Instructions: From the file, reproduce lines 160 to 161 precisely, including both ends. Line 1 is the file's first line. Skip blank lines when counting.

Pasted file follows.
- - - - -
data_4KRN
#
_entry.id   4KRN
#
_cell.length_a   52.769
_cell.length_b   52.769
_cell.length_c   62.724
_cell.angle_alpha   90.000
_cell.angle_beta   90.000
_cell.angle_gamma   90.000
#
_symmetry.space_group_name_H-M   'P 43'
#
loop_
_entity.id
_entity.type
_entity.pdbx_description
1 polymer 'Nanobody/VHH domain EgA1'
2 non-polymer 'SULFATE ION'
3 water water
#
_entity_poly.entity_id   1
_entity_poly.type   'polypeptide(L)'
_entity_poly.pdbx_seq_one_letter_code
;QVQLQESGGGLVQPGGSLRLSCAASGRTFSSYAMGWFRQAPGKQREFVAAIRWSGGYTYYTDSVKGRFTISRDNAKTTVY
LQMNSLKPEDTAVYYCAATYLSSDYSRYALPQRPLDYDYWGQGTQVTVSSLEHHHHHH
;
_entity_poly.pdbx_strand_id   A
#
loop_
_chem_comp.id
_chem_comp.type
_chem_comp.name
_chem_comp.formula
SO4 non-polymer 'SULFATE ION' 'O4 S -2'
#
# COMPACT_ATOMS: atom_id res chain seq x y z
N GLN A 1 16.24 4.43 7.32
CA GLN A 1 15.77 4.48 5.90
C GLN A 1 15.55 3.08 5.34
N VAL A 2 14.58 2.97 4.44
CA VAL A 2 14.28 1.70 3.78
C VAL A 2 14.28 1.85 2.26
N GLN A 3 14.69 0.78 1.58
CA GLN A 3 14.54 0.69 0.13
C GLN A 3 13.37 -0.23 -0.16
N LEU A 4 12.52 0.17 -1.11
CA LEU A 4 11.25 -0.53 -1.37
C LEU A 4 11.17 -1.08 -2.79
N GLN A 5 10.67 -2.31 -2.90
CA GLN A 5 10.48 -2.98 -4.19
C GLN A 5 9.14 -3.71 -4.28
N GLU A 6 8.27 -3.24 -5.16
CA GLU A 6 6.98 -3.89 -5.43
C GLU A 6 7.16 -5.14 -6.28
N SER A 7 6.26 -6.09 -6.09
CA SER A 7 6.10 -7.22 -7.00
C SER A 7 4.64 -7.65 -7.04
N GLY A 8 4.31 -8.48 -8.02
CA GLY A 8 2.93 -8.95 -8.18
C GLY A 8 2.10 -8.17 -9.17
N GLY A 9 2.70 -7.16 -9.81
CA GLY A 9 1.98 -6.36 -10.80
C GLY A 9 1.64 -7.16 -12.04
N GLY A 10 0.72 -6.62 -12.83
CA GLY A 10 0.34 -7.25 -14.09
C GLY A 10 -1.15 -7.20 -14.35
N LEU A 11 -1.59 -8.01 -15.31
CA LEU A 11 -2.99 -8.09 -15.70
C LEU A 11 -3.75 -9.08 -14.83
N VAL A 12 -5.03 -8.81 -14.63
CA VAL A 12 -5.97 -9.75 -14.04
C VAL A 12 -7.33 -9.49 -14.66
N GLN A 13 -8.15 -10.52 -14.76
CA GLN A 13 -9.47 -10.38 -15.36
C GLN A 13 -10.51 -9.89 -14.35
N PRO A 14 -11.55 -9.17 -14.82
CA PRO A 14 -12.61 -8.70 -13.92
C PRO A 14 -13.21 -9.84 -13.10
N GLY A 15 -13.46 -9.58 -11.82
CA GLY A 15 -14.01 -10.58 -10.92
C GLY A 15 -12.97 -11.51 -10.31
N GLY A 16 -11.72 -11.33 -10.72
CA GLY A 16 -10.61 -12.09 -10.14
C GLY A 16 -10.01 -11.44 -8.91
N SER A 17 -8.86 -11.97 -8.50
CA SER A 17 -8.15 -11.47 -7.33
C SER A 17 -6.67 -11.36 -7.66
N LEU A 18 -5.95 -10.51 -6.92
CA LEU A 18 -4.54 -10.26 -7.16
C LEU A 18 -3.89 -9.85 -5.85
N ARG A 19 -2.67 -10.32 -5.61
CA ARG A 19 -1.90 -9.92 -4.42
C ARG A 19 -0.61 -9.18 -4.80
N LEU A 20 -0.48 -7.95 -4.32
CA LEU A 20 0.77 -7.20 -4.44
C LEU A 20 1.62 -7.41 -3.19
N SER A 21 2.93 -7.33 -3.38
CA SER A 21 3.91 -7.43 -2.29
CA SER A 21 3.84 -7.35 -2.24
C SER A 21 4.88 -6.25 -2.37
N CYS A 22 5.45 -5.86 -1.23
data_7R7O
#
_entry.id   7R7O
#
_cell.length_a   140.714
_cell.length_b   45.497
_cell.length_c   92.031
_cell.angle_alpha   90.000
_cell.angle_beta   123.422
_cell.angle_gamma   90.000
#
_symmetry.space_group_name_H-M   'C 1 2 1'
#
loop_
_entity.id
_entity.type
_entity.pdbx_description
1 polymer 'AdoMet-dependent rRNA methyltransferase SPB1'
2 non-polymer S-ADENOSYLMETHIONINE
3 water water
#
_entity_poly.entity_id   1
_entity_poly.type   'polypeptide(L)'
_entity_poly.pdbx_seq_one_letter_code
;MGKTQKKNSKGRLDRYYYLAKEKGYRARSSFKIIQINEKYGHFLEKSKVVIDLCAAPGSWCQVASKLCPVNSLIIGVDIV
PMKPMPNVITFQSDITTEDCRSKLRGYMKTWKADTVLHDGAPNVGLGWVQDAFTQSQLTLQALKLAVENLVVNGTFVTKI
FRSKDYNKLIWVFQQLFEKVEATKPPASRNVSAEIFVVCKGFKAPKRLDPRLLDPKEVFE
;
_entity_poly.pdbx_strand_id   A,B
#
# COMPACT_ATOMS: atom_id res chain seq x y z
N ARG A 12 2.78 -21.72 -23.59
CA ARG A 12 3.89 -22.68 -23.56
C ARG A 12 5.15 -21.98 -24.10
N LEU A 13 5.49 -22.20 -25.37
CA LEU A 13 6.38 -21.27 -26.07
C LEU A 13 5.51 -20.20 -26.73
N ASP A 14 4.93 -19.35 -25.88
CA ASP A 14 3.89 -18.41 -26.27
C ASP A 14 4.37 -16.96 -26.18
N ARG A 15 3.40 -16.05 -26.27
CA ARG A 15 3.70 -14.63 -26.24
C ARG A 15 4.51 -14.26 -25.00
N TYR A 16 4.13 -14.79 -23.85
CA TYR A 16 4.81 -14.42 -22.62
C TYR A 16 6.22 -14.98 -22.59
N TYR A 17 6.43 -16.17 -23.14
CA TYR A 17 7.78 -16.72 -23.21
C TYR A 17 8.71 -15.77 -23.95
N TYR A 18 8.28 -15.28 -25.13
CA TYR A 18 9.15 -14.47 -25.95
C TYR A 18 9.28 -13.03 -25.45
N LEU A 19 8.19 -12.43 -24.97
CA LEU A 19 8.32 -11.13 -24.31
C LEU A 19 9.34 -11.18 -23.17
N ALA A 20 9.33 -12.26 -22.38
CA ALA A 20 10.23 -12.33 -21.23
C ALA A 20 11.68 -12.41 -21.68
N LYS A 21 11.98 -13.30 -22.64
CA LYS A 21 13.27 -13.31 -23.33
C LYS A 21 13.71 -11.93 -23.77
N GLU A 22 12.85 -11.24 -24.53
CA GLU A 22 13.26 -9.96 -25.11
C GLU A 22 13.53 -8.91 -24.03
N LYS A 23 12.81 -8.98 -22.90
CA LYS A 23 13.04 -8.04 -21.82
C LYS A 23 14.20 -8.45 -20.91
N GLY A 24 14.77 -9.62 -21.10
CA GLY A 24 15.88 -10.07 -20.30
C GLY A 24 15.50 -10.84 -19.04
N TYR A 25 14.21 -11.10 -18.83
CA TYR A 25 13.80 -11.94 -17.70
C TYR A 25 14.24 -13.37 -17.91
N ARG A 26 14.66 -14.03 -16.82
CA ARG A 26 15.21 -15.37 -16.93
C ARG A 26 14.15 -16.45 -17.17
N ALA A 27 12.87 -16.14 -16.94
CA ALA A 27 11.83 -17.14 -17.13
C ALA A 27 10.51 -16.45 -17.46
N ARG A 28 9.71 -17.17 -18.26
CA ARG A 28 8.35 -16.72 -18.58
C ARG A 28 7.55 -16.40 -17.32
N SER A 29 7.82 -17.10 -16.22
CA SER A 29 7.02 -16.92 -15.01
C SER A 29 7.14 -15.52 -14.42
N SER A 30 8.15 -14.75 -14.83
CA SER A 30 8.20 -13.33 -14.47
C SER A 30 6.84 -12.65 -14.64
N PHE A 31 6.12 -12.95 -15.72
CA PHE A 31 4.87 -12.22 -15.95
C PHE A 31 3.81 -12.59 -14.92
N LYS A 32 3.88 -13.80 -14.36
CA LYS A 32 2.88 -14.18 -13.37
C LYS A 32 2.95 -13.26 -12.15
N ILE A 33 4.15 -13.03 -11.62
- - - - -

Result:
C ALA A 20 11.68 -12.41 -21.68
N LYS A 21 11.98 -13.30 -22.64